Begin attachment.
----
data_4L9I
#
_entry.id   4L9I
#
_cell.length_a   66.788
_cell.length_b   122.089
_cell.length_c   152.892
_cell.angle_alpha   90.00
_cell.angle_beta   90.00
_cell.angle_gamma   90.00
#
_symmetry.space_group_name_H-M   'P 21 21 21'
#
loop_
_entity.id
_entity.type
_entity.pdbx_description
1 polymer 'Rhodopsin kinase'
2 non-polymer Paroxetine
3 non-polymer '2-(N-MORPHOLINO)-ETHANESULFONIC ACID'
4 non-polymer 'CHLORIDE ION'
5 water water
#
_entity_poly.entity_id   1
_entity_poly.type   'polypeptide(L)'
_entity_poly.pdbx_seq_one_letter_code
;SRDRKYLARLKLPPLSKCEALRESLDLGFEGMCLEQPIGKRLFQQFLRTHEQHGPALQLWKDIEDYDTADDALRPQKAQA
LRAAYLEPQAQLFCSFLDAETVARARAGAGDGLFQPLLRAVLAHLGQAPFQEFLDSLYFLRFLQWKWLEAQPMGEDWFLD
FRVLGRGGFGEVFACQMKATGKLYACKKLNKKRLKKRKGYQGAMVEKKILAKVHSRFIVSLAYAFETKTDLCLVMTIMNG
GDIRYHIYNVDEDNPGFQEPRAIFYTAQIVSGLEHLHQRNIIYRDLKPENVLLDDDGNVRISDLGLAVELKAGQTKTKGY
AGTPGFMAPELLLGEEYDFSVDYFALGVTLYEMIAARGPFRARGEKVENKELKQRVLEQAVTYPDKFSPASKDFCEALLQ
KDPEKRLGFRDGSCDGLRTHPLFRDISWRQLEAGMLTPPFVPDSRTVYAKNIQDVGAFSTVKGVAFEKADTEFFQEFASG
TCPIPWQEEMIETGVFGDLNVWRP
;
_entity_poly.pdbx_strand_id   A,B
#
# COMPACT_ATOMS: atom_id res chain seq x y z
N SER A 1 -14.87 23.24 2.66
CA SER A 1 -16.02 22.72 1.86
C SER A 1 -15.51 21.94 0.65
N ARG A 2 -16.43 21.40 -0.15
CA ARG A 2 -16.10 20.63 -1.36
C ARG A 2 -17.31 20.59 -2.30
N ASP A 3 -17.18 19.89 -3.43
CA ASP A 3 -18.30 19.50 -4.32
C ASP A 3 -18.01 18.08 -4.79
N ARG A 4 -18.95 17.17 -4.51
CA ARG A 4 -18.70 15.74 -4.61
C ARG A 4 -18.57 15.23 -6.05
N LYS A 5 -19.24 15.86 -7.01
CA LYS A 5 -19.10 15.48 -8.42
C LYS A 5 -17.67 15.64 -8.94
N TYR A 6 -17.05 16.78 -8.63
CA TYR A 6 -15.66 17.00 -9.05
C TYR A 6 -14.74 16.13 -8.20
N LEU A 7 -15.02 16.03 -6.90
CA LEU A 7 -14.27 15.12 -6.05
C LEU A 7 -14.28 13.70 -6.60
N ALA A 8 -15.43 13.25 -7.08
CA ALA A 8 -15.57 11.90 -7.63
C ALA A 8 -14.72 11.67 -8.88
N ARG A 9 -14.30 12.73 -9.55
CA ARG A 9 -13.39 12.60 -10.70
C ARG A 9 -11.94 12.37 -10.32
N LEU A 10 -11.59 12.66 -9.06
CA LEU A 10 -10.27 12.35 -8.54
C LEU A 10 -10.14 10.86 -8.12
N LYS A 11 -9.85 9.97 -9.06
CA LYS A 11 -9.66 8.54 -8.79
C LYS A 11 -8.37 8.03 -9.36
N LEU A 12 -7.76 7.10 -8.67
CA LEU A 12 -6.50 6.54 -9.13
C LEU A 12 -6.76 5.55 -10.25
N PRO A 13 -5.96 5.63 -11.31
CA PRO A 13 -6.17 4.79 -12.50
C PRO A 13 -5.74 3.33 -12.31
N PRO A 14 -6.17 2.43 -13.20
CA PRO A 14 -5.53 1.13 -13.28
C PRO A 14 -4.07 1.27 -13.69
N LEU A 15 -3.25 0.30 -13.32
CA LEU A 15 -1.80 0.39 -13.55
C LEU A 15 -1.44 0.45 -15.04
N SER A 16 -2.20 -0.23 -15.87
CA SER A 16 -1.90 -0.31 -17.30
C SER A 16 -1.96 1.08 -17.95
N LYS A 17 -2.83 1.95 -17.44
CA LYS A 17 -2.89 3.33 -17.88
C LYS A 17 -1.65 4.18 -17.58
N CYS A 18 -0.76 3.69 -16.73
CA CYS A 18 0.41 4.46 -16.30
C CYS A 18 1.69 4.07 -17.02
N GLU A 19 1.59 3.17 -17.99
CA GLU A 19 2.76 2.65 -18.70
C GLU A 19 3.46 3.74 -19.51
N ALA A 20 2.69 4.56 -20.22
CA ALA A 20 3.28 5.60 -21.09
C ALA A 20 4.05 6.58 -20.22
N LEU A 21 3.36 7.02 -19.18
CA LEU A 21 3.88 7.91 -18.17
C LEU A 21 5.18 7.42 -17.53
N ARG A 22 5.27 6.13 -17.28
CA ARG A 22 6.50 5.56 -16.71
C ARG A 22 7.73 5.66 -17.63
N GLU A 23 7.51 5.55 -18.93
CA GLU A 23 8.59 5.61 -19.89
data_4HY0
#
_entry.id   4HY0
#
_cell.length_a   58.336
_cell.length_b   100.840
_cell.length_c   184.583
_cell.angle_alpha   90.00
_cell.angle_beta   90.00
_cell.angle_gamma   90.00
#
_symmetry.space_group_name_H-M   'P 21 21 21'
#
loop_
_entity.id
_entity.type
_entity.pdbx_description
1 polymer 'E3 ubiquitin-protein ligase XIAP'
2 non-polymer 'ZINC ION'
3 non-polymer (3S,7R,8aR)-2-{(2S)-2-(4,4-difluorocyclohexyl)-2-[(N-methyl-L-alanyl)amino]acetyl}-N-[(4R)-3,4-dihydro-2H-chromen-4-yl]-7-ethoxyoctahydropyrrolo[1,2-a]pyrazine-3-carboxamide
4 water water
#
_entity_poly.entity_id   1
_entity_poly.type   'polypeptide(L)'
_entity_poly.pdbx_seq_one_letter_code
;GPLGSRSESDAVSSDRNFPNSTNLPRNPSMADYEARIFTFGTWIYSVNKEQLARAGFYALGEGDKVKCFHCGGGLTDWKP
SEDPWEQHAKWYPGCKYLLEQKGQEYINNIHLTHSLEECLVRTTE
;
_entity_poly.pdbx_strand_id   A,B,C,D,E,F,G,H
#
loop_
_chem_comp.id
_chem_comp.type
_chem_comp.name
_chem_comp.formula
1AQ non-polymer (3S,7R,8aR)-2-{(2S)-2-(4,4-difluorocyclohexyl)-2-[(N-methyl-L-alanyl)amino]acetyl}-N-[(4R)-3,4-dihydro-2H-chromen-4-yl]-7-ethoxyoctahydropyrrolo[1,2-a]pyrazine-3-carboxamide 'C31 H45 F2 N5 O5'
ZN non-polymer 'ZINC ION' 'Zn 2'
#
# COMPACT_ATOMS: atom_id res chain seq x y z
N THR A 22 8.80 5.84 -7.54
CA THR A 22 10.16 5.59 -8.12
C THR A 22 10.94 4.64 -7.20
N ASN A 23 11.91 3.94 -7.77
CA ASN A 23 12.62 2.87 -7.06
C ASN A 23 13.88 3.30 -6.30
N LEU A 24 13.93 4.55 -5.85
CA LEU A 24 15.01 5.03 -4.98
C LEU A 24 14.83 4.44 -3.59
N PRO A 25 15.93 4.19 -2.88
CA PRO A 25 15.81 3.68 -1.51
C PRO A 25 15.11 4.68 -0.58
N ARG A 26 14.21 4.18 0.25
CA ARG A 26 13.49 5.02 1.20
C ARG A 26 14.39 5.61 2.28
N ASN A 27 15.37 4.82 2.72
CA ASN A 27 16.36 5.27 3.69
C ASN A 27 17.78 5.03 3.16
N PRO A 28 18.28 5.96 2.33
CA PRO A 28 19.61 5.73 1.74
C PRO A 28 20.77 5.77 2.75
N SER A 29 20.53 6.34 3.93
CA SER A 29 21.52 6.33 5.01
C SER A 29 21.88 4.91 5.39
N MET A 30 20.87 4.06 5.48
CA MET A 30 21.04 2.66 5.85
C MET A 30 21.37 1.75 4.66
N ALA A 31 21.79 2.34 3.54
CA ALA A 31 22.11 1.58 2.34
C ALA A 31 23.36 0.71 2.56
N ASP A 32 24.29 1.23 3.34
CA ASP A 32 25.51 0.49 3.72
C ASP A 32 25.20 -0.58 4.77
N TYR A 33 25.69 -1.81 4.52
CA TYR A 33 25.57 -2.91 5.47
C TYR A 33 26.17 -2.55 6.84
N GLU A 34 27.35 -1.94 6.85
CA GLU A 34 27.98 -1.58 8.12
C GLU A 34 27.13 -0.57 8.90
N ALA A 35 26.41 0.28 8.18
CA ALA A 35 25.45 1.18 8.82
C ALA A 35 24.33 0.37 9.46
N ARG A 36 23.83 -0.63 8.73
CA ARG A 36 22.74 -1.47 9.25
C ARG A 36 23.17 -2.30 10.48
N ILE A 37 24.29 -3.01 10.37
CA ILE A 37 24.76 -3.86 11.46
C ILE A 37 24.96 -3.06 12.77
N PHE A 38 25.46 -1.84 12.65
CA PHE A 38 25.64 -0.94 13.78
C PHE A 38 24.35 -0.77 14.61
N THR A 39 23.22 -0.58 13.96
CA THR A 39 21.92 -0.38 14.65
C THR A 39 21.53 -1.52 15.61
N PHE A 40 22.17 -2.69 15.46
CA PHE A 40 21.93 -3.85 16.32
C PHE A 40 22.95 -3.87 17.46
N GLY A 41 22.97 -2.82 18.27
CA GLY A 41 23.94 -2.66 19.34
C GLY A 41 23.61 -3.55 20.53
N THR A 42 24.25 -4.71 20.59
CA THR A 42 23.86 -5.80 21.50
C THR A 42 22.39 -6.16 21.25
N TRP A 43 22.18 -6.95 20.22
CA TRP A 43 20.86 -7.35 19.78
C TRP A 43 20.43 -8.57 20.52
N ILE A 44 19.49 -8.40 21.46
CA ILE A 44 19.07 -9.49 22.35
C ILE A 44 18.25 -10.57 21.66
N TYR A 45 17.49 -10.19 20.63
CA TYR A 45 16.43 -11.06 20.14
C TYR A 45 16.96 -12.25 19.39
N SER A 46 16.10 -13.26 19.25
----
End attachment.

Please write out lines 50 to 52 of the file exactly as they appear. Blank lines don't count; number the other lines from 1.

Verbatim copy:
N LYS A 5 -19.24 15.86 -7.01
CA LYS A 5 -19.10 15.48 -8.42
C LYS A 5 -17.67 15.64 -8.94